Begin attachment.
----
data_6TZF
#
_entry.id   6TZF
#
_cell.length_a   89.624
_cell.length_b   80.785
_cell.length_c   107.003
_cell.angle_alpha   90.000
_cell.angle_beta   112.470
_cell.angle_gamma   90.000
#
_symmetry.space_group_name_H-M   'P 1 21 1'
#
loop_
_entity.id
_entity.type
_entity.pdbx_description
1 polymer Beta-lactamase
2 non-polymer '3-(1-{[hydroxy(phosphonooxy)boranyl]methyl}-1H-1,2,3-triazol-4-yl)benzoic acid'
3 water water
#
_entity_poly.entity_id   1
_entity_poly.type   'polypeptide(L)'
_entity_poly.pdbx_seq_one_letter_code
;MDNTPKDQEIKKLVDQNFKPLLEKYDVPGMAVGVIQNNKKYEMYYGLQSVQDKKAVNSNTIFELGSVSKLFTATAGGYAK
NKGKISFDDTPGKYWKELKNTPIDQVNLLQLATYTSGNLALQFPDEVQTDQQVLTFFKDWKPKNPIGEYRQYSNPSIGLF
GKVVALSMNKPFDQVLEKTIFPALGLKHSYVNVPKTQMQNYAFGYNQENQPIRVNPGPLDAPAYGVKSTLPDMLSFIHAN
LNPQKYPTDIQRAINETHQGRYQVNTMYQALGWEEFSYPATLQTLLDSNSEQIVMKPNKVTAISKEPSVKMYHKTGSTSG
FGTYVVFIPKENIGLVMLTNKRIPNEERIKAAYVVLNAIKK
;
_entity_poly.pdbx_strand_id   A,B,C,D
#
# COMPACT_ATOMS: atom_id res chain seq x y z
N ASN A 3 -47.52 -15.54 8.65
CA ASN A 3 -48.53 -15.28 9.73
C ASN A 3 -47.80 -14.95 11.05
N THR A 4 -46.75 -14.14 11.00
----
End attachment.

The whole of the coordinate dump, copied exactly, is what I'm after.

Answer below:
data_6TZF
#
_entry.id   6TZF
#
_cell.length_a   89.624
_cell.length_b   80.785
_cell.length_c   107.003
_cell.angle_alpha   90.000
_cell.angle_beta   112.470
_cell.angle_gamma   90.000
#
_symmetry.space_group_name_H-M   'P 1 21 1'
#
loop_
_entity.id
_entity.type
_entity.pdbx_description
1 polymer Beta-lactamase
2 non-polymer '3-(1-{[hydroxy(phosphonooxy)boranyl]methyl}-1H-1,2,3-triazol-4-yl)benzoic acid'
3 water water
#
_entity_poly.entity_id   1
_entity_poly.type   'polypeptide(L)'
_entity_poly.pdbx_seq_one_letter_code
;MDNTPKDQEIKKLVDQNFKPLLEKYDVPGMAVGVIQNNKKYEMYYGLQSVQDKKAVNSNTIFELGSVSKLFTATAGGYAK
NKGKISFDDTPGKYWKELKNTPIDQVNLLQLATYTSGNLALQFPDEVQTDQQVLTFFKDWKPKNPIGEYRQYSNPSIGLF
GKVVALSMNKPFDQVLEKTIFPALGLKHSYVNVPKTQMQNYAFGYNQENQPIRVNPGPLDAPAYGVKSTLPDMLSFIHAN
LNPQKYPTDIQRAINETHQGRYQVNTMYQALGWEEFSYPATLQTLLDSNSEQIVMKPNKVTAISKEPSVKMYHKTGSTSG
FGTYVVFIPKENIGLVMLTNKRIPNEERIKAAYVVLNAIKK
;
_entity_poly.pdbx_strand_id   A,B,C,D
#
# COMPACT_ATOMS: atom_id res chain seq x y z
N ASN A 3 -47.52 -15.54 8.65
CA ASN A 3 -48.53 -15.28 9.73
C ASN A 3 -47.80 -14.95 11.05
N THR A 4 -46.75 -14.14 11.00